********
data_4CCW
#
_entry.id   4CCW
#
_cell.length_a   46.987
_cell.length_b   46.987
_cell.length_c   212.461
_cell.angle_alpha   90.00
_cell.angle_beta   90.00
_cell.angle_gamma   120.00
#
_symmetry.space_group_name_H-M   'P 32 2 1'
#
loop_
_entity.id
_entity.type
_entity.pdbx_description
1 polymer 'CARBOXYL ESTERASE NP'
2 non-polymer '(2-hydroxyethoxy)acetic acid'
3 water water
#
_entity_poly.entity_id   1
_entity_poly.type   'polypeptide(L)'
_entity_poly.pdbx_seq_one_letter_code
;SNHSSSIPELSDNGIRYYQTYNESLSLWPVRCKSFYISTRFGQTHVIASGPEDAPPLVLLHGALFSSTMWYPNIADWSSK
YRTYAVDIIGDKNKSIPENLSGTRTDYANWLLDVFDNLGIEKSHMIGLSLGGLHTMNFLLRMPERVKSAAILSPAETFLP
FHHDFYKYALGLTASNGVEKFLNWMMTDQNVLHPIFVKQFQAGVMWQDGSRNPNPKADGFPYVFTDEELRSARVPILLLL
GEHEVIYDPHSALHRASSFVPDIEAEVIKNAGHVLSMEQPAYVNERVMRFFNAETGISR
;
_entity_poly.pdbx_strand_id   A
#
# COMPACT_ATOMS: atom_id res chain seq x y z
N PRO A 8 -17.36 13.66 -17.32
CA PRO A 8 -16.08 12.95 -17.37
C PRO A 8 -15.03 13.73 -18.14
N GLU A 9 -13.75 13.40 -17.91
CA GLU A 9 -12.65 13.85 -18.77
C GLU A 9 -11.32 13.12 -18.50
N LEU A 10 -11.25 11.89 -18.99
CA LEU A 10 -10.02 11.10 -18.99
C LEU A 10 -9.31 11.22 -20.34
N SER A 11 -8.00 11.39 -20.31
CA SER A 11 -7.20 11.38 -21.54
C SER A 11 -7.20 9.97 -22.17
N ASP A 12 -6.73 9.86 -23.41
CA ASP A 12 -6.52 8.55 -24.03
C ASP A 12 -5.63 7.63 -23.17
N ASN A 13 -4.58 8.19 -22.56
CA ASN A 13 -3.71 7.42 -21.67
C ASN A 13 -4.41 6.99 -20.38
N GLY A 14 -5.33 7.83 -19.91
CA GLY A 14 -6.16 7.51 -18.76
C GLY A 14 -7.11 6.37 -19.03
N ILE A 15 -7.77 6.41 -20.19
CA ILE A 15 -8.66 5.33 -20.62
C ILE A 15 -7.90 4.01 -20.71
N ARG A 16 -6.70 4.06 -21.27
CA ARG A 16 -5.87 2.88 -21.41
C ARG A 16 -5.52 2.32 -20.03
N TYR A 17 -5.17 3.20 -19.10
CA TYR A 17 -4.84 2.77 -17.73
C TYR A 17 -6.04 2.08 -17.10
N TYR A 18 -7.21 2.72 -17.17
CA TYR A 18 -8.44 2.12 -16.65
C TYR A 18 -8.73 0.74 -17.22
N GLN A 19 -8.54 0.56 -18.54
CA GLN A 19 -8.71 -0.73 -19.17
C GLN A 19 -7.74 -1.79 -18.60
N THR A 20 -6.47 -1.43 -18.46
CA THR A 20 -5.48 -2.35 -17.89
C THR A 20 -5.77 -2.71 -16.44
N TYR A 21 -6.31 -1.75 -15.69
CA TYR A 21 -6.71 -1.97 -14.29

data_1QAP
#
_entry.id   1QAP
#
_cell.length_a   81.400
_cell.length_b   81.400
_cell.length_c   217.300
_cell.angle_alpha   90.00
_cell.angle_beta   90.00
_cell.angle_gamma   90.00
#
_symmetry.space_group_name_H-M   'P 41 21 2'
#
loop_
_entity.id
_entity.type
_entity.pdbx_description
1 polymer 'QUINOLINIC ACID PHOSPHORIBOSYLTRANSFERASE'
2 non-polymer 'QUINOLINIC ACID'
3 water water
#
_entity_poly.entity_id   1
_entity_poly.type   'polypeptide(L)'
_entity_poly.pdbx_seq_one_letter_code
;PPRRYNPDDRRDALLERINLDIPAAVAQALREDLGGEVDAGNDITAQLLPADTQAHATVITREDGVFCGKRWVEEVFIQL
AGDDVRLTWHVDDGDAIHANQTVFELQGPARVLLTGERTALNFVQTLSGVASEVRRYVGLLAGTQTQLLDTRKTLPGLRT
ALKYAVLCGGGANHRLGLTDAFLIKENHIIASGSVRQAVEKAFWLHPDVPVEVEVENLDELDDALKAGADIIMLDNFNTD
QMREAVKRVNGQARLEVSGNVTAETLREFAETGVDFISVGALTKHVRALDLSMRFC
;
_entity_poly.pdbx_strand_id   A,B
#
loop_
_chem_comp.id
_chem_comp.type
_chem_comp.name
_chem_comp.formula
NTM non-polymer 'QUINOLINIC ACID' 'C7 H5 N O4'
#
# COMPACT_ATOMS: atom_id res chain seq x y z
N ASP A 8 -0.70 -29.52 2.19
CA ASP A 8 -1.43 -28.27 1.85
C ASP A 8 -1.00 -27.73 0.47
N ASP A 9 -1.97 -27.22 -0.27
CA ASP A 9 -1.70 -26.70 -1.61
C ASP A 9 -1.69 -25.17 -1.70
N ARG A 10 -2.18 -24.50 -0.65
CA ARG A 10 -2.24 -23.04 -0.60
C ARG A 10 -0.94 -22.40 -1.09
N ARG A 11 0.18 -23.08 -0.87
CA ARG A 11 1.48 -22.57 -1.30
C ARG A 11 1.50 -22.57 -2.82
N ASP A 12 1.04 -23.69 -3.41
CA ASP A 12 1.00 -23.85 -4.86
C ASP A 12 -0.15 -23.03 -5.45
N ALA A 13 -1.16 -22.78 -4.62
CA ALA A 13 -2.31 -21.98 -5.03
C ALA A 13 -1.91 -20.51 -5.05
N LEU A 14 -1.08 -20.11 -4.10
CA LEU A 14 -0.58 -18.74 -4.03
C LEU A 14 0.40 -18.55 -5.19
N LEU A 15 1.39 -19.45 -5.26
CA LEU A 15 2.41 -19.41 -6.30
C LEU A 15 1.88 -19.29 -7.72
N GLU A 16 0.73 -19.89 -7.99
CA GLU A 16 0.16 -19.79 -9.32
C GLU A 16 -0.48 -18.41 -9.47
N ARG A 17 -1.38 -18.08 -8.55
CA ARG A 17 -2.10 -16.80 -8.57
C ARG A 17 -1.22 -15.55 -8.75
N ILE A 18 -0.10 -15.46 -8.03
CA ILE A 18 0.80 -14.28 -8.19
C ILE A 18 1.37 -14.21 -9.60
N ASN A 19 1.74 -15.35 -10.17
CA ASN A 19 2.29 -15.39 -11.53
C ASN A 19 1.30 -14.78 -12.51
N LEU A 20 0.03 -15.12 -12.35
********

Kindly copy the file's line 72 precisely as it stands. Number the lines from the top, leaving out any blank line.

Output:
N TYR A 21 -6.31 -1.75 -15.69